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From global to polycentric climate governance

From global to polycentric climate governance Global governance institutions for climate change, such as those established by the UNFCCC and the Kyoto Protocol, have so far failed to make a significant impact on greenhouse gas emissions. Following the lead of Elinor Ostrom, this paper offers an alternative theoretical framework for reconstructing global climate policy in accordance with the polycentric approach to governance pioneered in the early 1960s by Vincent Ostrom, Charles Tiebout, and Robert Warren. Instead of a thoroughly top-down global regime, in which lower levels of government simply carry out the mandates of international negotiators, a polycentric approach provides for greater experimentation, learning, and cross-influence among different levels and units of government, which are both independent and interdependent. After exploring several of the design flaws of the existing set of global institutions and organizations for greenhouse gas mitigation, the paper explores how those global institutions and organizations might be improved by learning from various innovative policies instituted by local, state, and regional governments. The paper argues that any successful governance system for stabilizing the global climate must function as part of a larger, polycentric set of nested institutions and organizations at various governmental levels. http://www.deepdyve.com/assets/images/DeepDyve-Logo-lg.png Climate Law IOS Press

From global to polycentric climate governance

Climate Law , Volume 2 (3) – Jan 1, 2011

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Publisher
IOS Press
Copyright
Copyright © 2011 by IOS Press, Inc
ISSN
1878-6553
eISSN
1878-6561
DOI
10.3233/CL-2011-042
Publisher site
See Article on Publisher Site

Abstract

Global governance institutions for climate change, such as those established by the UNFCCC and the Kyoto Protocol, have so far failed to make a significant impact on greenhouse gas emissions. Following the lead of Elinor Ostrom, this paper offers an alternative theoretical framework for reconstructing global climate policy in accordance with the polycentric approach to governance pioneered in the early 1960s by Vincent Ostrom, Charles Tiebout, and Robert Warren. Instead of a thoroughly top-down global regime, in which lower levels of government simply carry out the mandates of international negotiators, a polycentric approach provides for greater experimentation, learning, and cross-influence among different levels and units of government, which are both independent and interdependent. After exploring several of the design flaws of the existing set of global institutions and organizations for greenhouse gas mitigation, the paper explores how those global institutions and organizations might be improved by learning from various innovative policies instituted by local, state, and regional governments. The paper argues that any successful governance system for stabilizing the global climate must function as part of a larger, polycentric set of nested institutions and organizations at various governmental levels.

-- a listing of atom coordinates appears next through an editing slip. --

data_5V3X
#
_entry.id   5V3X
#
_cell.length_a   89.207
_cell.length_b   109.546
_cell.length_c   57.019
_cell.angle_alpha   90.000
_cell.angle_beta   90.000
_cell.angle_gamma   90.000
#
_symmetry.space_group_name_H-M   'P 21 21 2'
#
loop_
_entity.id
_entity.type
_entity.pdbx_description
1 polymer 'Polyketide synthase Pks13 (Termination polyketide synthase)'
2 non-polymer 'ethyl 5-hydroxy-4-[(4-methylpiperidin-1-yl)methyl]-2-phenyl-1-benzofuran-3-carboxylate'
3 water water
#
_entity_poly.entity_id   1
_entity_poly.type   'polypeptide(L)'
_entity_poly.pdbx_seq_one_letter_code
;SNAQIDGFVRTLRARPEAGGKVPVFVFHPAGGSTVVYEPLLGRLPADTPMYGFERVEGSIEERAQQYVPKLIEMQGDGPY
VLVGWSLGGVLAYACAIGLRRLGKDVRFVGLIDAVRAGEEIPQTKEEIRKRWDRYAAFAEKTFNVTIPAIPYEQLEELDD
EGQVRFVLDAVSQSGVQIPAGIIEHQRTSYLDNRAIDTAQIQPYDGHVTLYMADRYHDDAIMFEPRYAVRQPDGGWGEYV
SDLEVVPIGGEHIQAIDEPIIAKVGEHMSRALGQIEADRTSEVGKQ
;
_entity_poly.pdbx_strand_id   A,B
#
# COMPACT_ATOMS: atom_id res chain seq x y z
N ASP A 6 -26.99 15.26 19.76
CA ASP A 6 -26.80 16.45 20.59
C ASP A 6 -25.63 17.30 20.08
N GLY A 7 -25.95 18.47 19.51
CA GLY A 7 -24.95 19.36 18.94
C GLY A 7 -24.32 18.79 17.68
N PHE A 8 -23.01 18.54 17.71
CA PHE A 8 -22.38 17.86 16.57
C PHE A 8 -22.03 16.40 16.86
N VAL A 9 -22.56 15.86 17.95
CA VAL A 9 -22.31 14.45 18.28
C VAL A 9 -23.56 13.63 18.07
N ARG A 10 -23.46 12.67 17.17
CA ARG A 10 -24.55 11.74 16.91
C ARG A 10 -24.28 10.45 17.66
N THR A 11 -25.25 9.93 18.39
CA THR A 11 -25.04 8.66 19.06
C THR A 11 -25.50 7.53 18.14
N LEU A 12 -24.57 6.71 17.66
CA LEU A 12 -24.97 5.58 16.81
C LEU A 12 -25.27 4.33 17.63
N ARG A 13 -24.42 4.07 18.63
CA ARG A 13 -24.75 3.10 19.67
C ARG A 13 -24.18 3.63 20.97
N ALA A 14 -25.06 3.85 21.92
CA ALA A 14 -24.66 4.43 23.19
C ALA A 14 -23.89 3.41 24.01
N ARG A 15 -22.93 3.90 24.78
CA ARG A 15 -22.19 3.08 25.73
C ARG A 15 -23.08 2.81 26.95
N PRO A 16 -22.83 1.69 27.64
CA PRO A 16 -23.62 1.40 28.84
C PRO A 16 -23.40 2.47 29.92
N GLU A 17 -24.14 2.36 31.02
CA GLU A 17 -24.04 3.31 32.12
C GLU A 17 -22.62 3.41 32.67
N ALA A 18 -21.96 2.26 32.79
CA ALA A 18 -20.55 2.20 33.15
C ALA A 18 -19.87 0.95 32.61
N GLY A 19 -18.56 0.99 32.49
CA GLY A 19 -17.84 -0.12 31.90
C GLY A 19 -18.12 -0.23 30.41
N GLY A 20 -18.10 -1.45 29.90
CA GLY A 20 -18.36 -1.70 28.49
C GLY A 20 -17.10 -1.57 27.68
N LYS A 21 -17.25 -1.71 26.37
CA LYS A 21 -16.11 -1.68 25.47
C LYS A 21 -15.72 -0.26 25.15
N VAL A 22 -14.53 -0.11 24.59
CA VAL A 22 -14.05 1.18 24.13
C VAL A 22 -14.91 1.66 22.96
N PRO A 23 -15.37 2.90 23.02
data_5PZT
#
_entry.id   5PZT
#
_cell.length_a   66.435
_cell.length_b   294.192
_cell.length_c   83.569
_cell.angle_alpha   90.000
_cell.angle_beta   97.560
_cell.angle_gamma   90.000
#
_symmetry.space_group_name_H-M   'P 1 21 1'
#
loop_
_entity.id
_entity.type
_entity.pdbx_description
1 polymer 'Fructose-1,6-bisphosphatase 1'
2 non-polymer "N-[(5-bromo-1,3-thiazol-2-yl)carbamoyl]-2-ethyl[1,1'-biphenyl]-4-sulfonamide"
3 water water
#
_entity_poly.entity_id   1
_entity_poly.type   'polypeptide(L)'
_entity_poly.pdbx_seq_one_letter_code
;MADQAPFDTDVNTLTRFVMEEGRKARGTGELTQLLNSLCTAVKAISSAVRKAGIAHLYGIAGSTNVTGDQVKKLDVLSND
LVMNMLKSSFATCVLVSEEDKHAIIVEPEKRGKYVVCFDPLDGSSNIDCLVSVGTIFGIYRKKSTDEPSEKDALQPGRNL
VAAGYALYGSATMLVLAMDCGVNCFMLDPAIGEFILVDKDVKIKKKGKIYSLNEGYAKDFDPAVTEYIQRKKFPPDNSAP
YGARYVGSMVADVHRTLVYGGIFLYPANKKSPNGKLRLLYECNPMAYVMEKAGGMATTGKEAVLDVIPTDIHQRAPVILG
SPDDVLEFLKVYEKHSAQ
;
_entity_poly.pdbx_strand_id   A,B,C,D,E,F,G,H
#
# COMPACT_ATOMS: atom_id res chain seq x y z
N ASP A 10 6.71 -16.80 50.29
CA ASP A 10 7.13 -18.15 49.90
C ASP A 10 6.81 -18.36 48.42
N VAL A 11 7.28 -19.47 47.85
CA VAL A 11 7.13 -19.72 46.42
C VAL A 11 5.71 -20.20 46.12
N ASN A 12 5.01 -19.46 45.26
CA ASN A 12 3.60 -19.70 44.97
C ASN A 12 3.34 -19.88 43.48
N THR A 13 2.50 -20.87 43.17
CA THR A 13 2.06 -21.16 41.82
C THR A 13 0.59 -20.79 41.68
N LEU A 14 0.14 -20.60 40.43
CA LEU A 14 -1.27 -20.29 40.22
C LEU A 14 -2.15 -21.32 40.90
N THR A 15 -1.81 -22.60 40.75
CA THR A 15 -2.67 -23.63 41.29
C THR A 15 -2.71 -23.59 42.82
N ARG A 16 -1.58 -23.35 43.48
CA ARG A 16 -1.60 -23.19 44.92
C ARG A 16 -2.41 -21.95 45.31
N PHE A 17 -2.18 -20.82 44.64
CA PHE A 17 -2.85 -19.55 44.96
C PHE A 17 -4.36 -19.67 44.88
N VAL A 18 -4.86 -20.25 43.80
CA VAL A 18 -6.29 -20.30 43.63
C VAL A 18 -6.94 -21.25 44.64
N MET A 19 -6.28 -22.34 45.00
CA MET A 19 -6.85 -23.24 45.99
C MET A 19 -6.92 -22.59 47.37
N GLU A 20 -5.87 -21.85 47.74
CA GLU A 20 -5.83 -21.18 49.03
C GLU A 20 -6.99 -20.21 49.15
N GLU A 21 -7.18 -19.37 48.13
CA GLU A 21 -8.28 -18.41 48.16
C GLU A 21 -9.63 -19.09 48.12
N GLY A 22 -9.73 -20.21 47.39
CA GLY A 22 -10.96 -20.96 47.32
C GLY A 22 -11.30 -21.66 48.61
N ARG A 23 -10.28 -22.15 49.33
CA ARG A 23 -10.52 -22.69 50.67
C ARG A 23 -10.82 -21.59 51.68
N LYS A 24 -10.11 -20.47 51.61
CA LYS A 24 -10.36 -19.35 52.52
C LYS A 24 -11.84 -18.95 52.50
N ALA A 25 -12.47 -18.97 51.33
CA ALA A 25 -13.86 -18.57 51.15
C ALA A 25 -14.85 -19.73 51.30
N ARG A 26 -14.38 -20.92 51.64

Journal

Climate LawIOS Press

Published: Jan 1, 2011

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